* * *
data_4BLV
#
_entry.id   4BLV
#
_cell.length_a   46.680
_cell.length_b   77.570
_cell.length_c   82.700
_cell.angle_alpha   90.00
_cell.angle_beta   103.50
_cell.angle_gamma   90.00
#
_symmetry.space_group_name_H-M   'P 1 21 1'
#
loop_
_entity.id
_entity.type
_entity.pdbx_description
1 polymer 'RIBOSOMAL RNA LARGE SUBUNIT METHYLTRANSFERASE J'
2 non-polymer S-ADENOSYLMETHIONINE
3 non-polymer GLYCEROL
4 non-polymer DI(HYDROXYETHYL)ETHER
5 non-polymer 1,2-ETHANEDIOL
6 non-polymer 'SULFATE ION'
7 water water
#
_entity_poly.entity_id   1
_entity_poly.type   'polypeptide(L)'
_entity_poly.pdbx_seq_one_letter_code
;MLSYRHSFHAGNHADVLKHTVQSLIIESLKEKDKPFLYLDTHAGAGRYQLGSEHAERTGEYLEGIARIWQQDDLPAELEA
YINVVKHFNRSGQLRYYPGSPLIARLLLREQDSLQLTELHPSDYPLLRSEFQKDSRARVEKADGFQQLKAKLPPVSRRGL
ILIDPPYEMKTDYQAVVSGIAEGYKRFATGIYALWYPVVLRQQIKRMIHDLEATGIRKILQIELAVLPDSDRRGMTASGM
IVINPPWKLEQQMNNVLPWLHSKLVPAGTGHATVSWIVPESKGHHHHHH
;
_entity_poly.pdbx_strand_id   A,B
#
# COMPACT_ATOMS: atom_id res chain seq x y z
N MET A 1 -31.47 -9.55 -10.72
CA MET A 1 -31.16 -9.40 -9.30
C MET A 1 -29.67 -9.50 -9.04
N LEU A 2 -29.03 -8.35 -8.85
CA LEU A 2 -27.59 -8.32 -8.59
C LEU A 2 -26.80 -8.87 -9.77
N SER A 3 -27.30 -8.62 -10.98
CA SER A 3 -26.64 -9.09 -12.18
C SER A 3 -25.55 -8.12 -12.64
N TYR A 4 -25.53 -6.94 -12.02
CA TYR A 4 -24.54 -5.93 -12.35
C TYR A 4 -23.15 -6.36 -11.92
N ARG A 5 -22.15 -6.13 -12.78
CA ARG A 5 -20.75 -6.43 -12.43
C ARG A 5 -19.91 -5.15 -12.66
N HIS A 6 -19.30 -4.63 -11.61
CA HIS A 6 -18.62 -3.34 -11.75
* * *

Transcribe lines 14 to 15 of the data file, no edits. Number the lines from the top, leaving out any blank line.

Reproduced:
loop_
_entity.id